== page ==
Friends or a bit more than friends?

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Meeting your match through a dating channel like It’s Just Lunch may not be your cup of tea. Speed dating and online dating isn’t for everyone. And not everyone wants to go to a SDN event or is brave enough to join a Meet Up group. Talk to all those strangers? No thanks!

It’s common sense that we’ll be more likely to meet that special someone if we give ourselves opportunities to meet more people. But it can be hard to find the right context to meet new people. One way to make new friends is, of course, to get passionate about something.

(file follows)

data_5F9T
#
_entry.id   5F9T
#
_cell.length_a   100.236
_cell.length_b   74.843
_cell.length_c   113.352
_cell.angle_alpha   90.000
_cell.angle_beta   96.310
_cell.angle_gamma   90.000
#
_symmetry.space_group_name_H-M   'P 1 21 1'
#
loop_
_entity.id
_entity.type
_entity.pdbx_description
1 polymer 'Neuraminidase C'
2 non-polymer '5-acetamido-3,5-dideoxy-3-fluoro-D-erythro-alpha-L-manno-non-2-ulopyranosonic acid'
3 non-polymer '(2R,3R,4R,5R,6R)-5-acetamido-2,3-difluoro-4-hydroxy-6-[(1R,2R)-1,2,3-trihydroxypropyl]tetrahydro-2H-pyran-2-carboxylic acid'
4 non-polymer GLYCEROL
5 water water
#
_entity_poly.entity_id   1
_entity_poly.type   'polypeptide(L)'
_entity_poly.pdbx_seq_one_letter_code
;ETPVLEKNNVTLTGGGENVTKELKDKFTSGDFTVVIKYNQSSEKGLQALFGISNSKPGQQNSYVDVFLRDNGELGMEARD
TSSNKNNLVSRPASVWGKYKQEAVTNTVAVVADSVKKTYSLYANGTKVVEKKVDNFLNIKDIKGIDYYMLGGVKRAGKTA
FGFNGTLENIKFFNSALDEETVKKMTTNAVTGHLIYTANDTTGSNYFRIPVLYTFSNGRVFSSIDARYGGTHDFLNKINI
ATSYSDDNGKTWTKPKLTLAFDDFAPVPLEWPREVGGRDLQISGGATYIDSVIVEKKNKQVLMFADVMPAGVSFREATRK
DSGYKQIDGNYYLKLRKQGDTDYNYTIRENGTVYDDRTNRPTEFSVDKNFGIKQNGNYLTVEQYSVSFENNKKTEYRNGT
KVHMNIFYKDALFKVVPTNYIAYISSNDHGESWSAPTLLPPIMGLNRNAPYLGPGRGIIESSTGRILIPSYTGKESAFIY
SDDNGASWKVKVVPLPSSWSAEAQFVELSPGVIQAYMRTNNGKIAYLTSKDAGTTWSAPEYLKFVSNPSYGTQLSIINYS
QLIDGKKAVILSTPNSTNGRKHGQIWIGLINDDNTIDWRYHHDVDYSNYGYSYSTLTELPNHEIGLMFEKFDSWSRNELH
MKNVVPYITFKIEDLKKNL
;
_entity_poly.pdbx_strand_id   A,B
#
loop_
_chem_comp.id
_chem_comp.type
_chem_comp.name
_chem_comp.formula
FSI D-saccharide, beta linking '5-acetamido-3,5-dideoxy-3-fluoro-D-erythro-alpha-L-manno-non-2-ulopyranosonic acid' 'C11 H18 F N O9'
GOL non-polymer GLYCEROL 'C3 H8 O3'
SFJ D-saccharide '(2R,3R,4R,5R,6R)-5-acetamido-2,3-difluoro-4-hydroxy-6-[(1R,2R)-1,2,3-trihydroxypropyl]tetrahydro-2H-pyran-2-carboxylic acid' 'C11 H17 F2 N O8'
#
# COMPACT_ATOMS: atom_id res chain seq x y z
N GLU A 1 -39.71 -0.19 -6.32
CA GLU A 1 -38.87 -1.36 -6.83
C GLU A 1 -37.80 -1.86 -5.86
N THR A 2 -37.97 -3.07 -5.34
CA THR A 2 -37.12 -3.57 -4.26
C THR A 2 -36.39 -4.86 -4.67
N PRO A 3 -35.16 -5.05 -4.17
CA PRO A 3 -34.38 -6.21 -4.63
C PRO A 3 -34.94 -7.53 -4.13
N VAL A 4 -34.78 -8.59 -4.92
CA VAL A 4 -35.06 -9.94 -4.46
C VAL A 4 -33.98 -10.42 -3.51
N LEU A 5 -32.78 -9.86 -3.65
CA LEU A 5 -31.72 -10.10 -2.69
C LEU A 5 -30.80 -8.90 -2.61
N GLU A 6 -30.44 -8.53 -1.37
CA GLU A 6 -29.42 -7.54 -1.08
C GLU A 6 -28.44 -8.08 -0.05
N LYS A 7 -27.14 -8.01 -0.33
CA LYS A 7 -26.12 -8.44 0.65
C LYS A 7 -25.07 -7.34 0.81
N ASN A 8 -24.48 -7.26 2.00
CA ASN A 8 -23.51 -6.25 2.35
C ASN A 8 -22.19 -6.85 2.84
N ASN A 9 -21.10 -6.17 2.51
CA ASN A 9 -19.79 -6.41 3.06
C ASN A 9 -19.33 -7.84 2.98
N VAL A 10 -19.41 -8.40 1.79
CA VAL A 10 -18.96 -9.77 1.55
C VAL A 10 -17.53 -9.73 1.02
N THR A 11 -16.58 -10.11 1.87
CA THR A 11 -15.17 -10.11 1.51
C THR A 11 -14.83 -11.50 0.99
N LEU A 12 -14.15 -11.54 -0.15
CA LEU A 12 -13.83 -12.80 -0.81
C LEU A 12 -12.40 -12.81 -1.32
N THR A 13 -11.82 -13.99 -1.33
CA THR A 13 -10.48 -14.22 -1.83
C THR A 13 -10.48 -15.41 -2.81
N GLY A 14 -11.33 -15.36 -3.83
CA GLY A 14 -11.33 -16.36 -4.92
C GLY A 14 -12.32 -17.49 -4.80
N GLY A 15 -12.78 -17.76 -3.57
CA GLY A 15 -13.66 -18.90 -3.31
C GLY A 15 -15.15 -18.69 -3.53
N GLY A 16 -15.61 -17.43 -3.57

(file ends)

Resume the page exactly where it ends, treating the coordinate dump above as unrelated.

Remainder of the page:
You could for example, get a new hobby. As an alternative to gym-based classes like zumba, yoga, and pilates, you could get fit while making new friends during bootcamp training sessions, which are conducted at different outdoor locations across the island. Social dancing which involves spending lots and lots of time with other people, even after you finish the initial classes, like argentine tangosalsa, west coast swing, and lindy hop, can provide many opportunities to widen your social network. Learning a musical instrument like the ukelele could lead to spending more time with your newly acquired friends to jam and practise after the initial lessons. Helping out at a soup kitchen or dog shelter could bring you closer to someone with like-minded interests.

But getting a hobby which involves meeting lots of other people is only the first step. Making friends is the next step. Just like being on a first date, we sometimes need a bit of help to make friends. Here are 6 tips to help you get to know your new friends better!